Professor Pietro Ducange, Ph.D

SMART Engineering Solutions & Technologies (SMARTEST) Research Centre
eCampus University, Via Isimbardi 10, 22060, Novedrate CO (Italy)

Title: Social Sensing and Sentiment Analysis
How to exploit On Line Social Network as information Sources

Abstract: Social network sites, also called micro-blogging services (e.g., Twitter, Facebook, Google+), have spread in recent years, becoming a new kind of real-time information channel. Their popularity stems from the characteristics of portability thanks to several social networks applications for smartphones and tablets, easiness of use, and real-time nature. People intensely use social networks to report (personal or public) real- life events happening around them or simply to express their opinion on a given topic, through a public message. Social networks allow people to create an identity and let them share it in order to build a community. In this talk, we first discuss how social networks and media platforms can be used as sources of information for the detection of events, such as traffic congestion, incidents, natural disasters (earthquakes, storms, fires, etc.), or other events. Then, we show how to extract the “sentiment” hidden behind messages and comments that users post and share on social networks. The users’ sentiment may be exploited for profiling the reputation of commercial activities and brands, for estimating the results of elections or of marketing campaigns, and in general for evaluating the general humor of a community with respect a specific topic.

Keywords: natural language processing, sentiment analysis, social sensing, text mining.

CV: Pietro Ducange received the M.Sc. degree in Computer Engineering and the Ph.D. degree in Information Engineering from the University of Pisa, Pisa, Italy, in 2005 and 2009, respectively. From May 2014, Pietro Ducange has been Associate Professor at the eCampus University. He teaches Computer Architecture, Operating Systems, Artificial Intelligence and Data Mining. He is the Director of the SMART Engineering Solutions & Technologies (SMARTEST) Research Centre and the Coordinator of Business and Computational Intelligence (BCI) research group at the eCampus University. Moreover, since September 2014 prof. Ducange has been adjunct professor at the University of Pisa, where he is also a member of the Data Science and Engineering Laboratory of the Department of Information Engineering. His main research interests include evolutionary fuzzy systems, big data mining, social sensing and sentiment analysis, multi-criteria optimization. Prof. Ducange has been involved in a number of R&D projects, funded by both public or private entities, in which data mining and computation intelligence algorithms have been successfully employed. He has co-authored more than 40 papers in international journals and conference proceedings. Prof. Ducange has served several international conferences as PC member. Currently, he serves the Soft Computing Journal (Springer) as associate editor in the Methodologies & Application area.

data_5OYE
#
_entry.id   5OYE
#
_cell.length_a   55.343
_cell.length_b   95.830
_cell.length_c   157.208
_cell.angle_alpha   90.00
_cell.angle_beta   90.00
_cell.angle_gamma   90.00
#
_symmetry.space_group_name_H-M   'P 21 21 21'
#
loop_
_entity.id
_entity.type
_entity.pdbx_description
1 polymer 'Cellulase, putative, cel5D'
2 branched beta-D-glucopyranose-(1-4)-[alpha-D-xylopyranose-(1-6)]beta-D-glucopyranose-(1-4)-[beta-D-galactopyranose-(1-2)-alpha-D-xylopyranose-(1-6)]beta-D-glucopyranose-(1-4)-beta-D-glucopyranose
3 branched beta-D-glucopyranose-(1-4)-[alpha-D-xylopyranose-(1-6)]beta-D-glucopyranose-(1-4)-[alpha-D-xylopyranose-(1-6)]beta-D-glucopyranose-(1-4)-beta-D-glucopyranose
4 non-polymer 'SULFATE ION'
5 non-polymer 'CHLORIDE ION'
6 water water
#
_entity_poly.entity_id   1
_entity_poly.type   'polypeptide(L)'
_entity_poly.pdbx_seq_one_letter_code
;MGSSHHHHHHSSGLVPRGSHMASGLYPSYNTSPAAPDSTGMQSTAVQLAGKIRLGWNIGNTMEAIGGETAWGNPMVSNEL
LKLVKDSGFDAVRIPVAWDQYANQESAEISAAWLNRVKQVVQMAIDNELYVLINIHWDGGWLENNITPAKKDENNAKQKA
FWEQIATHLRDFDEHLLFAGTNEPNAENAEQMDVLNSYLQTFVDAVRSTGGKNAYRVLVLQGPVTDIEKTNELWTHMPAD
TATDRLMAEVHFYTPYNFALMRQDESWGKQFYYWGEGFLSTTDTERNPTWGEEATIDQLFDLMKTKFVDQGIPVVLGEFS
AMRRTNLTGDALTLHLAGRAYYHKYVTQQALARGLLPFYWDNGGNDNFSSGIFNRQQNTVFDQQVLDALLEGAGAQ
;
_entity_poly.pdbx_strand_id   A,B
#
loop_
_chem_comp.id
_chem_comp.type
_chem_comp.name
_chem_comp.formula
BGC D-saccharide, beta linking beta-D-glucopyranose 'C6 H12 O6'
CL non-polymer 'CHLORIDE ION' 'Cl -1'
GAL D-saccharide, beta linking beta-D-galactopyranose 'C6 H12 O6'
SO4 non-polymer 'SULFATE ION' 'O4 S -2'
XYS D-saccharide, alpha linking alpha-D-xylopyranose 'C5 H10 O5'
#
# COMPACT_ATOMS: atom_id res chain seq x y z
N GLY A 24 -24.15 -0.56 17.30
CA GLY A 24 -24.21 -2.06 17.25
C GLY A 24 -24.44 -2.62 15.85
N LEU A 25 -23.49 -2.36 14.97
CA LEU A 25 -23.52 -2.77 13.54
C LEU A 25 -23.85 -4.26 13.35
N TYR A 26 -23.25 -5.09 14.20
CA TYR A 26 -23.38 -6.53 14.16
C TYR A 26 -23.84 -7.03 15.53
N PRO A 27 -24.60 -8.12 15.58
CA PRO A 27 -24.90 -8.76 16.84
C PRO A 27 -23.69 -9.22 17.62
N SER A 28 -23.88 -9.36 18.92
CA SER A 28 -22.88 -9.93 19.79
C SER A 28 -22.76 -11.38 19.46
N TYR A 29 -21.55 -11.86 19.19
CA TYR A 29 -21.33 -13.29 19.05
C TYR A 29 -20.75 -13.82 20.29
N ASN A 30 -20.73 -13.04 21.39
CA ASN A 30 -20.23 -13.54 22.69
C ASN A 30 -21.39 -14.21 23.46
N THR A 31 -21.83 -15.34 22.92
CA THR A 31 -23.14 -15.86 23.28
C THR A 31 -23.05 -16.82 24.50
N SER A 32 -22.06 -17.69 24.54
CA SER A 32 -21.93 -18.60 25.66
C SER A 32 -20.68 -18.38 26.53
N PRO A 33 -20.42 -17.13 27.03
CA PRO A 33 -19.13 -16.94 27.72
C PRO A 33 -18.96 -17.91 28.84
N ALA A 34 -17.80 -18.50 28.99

Professor Igor Tičar, Ph.D.

University of Maribor, Slovenia

Title: The Future and Perspectives of Engineering Education

Abstract: The study of engineering and natural sciences has been somehow neglected in the last three decades in Slovenia. Here, social sciences and humanities, especially economics and law, have come to the fore. With too many university graduates in these profiles, there has been a shortage of engineers of all kinds. Given a relatively high unemployment rate of graduates in the fields of social sciences and humanities, there is a demand for engineers coming from the economy. It took us several years to turn the studying trends in favour of engineering studies. This was a problem not only in Slovenia, but also in technologically advanced EU countries. They solved the problem (and are still dealing with it) by “importing” experts from other countries, mostly from Eastern Europe.

We have noticed that phenomenon, as you probably have! Today, the percentage of students studying engineering sciences is increasing. Perspectives are good, given the economic growth, which is relatively good – i.e. high. Of course, we must continue to work on the popularisation of study programmes in engineering and natural sciences, even in elementary schools, and on investment in equipment and facilities in polytechnics. At the same time, we have to cooperate with the social and economic environment, which will have to absorb graduates with new knowledge and skills in existing and emerging companies. Only in this case, we will be able to increase both value added and GDP.

Adjunct Associate Professor Darko Huljenić, Ph.D.

Ericsson Nikola Tesla d.d.

Technical Lecture

Title: Networked Society – Challenges and Opportunities,
Industrial Perspective for Usage and Development

Abstract: People are connected. Things starts to massively connect. We are living in the networked society and use opportunities of digital dynamics in a physical world. This is paradigm shift for all of us and expect from us culture of participation. The new services will enable personalization, participation and productivity. With ICT support we changes how we live, how we work and what we can produce as new values. With such transformation into networked society we enable everyone to be more inclusive, we make potential to everyone more equitable and empower people.

The presented topic will cover key enablers in the networked society and discuss critical success factors and open opportunities. The focus will be on the software as main technological component of the provided transformation. It will be discussed the role of communication network as enabler of transformation based on 5G specifications. What are the main development challenges in such heterogeneous world?